Blake Paxton successfully defended his dissertation, "Feeling at Home with Grief: An Ethnography of Continuing Bonds and
Re-membering the Deceased." He has also accepted a tenure track position at Saint Xavier University in Chicago. He will also be the head of curriculum development for the university's introductory public speaking course. Blake will have the opportunity to teach several communication courses including: Intercultural Communication, Small Group Communication, and Introduction to Health Communication. Congratulations Blake!
Ambar Basu and department alumnus Patrick Dillon received the Top Paper in Intercultural Communication at the Southern States Communication Association conference in Tampa.
Nancie Hudson, Krystal Bresnahan, Lori Roscoe, Ariane Anderson, and Alyse Keller accepted awards for Outstanding Papers in Ethnography at the Southern States Communication Association conference in Tampa.
Rachel Koruo (Biomedical Sciences and Communication majors) presented a poster presentation at the USF Undergraduate Research and Arts Colloquium. Her presentation, entitled “Investigating Patients’ Perceptions of Health Communication,” reports her work with Dr. Marleah Dean Kruzel’s research team on patient-provider health communication.
Tasha Rennels has won the Golden Bull Award. The Golden Bull is one of USF’s highest honors given annually to undergraduate and graduate students who encompass the spirit of USF and have demonstrated its values. 15 awardees were selected out of 155 applications this year. Congratulations Tasha!
Steven Ryder was invited to be a member of the inaugural Student Academic Integrity Committee of the USF Ethics & Integrity Council. This is a great honor!
Zoe Fine received the USF Alumni Association LGBT Tuition Scholarship worth $1,000 for academic year 2015-16. The scholarship is awarded to USF students who demonstrate academic achieve-
ment and contribute to the welcoming climate for students of all sexual orientations and identities. Congratulations, Zoe!
Chris McRae’s first book "Performative Listening: Hearing Others in Qualitative Research," has been released by Peter Lang. By emphasizing the embodied, relational, and creative functions of the highly contextual and cultural performance of listening, "Performative Listening" presents a theory and method that can be used to rethink the ways scholars and students engage with others in a wide variety of qualitative research and educational contexts. Congratulations Chris!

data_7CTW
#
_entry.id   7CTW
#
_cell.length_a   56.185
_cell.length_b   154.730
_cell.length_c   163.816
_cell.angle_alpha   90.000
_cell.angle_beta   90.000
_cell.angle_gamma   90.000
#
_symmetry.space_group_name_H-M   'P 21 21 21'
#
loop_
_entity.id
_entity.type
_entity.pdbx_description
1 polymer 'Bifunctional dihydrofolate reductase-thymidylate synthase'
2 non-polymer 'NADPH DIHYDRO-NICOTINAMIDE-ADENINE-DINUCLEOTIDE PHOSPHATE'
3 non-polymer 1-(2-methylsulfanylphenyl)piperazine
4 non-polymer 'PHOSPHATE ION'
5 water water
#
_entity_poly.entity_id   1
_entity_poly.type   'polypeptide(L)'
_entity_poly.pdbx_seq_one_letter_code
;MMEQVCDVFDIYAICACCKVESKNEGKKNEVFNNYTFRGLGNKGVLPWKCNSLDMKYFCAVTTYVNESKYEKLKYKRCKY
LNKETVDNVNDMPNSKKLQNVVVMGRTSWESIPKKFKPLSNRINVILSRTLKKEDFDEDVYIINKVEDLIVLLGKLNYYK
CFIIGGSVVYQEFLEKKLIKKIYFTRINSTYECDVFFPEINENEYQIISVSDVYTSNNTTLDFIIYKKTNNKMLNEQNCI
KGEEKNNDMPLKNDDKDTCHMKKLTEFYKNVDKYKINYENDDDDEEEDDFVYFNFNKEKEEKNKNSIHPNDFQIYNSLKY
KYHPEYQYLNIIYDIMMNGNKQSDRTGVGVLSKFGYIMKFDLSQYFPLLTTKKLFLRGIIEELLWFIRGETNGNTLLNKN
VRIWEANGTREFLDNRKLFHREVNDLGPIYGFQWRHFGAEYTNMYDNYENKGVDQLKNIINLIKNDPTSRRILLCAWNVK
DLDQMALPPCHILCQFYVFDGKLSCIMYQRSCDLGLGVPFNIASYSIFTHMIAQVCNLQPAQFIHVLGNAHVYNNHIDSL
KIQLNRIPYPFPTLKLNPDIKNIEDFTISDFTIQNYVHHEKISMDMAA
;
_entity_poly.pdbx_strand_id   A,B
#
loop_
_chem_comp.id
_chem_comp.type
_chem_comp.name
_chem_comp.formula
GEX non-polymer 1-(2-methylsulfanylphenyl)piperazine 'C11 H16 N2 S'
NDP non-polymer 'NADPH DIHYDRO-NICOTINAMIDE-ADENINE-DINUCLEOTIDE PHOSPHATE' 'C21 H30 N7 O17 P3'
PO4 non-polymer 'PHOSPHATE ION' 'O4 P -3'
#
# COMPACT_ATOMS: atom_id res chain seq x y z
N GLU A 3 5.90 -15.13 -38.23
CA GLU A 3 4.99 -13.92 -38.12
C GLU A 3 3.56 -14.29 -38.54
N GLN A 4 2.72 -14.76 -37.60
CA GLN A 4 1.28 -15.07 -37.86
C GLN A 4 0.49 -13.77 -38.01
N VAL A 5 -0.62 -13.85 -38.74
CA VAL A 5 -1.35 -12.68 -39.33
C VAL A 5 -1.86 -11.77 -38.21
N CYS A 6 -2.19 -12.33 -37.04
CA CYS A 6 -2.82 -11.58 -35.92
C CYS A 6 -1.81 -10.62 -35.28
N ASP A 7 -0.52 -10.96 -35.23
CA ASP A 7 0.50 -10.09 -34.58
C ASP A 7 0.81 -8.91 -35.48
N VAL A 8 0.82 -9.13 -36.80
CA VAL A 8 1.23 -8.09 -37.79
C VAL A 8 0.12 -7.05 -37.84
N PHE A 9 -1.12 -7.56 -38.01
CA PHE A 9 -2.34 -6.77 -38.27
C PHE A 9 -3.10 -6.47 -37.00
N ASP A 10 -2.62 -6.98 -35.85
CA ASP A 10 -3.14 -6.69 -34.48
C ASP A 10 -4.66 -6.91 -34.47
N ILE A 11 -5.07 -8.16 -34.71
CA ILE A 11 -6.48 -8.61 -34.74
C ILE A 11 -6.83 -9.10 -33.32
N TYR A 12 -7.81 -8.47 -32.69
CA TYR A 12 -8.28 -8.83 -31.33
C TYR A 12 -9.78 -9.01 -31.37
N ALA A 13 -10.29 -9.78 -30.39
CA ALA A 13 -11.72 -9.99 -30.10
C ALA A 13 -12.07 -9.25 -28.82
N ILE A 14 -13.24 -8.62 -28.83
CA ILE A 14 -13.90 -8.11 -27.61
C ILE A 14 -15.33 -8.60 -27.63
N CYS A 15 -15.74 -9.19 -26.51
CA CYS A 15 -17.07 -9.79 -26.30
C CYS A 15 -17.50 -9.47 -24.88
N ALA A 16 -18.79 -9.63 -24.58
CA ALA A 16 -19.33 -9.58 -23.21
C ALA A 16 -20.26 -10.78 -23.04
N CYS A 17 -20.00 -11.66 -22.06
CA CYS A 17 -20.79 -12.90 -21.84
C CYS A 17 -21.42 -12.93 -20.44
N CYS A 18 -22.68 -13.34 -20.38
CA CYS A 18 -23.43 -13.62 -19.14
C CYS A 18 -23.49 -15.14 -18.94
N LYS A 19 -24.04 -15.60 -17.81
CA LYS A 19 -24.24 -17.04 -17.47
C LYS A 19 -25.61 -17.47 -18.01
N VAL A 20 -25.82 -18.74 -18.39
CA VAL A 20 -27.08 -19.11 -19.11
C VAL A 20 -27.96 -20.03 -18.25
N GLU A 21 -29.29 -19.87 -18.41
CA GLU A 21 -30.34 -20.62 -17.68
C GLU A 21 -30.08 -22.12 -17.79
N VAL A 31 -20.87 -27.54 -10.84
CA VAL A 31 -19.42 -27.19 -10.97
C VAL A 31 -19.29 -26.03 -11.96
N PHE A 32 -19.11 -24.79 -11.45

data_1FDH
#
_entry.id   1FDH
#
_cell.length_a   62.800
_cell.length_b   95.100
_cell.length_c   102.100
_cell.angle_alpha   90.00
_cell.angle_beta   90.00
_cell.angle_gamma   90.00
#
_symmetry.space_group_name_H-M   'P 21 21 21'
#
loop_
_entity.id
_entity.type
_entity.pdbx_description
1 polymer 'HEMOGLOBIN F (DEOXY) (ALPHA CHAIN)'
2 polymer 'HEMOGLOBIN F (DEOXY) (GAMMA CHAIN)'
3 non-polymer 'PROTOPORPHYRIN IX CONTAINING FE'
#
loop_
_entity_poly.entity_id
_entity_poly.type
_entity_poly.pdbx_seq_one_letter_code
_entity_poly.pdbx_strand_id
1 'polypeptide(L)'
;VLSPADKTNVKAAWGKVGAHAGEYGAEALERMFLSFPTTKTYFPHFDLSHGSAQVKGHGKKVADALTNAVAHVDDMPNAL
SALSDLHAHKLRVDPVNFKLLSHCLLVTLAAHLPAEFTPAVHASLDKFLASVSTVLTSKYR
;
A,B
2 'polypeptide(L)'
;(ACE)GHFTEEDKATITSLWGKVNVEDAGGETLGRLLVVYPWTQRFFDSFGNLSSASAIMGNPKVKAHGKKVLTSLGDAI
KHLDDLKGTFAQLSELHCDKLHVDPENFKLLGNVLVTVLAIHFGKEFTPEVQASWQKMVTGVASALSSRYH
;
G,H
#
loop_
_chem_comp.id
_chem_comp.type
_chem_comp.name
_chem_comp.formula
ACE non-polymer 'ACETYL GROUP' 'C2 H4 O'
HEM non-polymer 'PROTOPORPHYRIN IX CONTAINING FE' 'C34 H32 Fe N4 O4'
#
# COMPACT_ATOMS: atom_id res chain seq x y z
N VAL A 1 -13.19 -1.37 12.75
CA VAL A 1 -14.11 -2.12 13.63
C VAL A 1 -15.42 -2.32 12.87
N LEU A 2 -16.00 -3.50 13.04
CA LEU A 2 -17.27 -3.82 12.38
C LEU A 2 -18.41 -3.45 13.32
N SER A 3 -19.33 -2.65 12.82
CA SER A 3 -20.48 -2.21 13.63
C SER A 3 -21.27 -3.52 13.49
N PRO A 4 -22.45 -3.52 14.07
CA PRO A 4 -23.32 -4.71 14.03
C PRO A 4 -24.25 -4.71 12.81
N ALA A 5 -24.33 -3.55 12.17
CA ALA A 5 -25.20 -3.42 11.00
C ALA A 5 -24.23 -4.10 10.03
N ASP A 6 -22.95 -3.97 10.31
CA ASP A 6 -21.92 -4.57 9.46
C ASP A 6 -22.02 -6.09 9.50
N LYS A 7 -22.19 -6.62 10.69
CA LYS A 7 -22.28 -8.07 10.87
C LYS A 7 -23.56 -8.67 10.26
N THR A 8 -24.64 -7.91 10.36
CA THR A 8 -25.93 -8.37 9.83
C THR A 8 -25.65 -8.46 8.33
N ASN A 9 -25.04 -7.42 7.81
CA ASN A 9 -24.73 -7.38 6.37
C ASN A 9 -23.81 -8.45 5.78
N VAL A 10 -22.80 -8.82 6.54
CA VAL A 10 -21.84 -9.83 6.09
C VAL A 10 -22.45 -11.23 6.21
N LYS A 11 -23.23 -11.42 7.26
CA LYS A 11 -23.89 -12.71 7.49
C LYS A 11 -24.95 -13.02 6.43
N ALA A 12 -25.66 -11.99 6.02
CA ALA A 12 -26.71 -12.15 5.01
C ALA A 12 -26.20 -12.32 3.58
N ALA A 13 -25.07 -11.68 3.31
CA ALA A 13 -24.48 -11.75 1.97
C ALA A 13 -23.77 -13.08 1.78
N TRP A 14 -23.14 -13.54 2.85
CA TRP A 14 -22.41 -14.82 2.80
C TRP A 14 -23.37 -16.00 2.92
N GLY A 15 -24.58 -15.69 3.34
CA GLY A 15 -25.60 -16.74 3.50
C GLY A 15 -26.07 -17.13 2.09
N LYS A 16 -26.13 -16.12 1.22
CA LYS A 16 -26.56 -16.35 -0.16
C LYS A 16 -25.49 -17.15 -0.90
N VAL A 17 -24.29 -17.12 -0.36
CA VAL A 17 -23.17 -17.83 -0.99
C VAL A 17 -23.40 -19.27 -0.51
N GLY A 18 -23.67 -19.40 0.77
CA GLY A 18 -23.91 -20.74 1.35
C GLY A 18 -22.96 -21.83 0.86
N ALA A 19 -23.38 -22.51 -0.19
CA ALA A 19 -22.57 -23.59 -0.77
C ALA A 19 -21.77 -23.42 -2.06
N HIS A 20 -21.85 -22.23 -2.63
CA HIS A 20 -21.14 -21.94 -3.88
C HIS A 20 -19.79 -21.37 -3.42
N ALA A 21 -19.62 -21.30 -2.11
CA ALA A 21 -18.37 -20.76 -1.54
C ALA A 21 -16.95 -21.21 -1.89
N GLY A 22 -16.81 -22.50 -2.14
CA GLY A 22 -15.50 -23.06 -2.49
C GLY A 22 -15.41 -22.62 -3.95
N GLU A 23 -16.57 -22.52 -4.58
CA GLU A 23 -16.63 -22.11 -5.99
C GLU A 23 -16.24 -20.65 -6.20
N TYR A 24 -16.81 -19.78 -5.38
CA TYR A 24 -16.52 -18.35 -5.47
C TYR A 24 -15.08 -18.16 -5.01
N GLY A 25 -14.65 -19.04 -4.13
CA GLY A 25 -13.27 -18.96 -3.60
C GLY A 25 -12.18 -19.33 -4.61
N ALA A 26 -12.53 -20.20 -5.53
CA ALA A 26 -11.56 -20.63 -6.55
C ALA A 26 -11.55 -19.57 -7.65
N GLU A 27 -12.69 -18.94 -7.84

Jacob Abraham, Josh Youakim, and Meredith L. Clements presented posters in March, 2015 at USF's 7th Annual Graduate Student and Post-
Doctorate Research Symposium. The event brought together students and faculty from across the disciplines. Abraham showcased his qualitative research on pedagogy in the Arts & Humanities, Clements presented a quantitative analysis of patient portal technology in the Health division, and Youakim presented a critical analysis of community and commercialization in Seminole Heights in Social Science.
Grace Peters successfully defended her Master's thesis, "'In Heaven': Christian Couple's Experience of Pregnancy Loss."
Ashley Martinez successfully defended her Master's thesis, "Half Empty/Half Full: Absence, Ethnicity and the Question of Identity in the United States." Congratulations Grace and Ashley!
Travis Thompson successfully defended his dissertation, "Designing Together with the World Café: Inviting Community Ideas for an Idea Zone in a Science Center." Congratulations, Travis!
Art Bochner will receive the 2014-2015 Best Book Award for
"Coming to Narrative: A Personal History of Paradigm Change in the Human Sciences" at the annual meeting of the Inter-
national Congress of Qualitative Inquiry in May 2015.
Tasha Rennels has accepted the position of Assistant Professor of Media Studies in the Department of Communication at Augustana College, a private liberal arts college in Sioux Falls, SD. In addition to teaching courses, she will be in charge of developing and implementing a media studies major. Congrats, Tasha!
Jay Zalinger and his Career Development for Life (COM 4958) class are featured in an article written by Tampa Bay Times columnist Ernest Hooper. Students taking the class have opportunities to meet working professionals and complete assignments that help them discover their own career passions.
You can read the article by clicking here.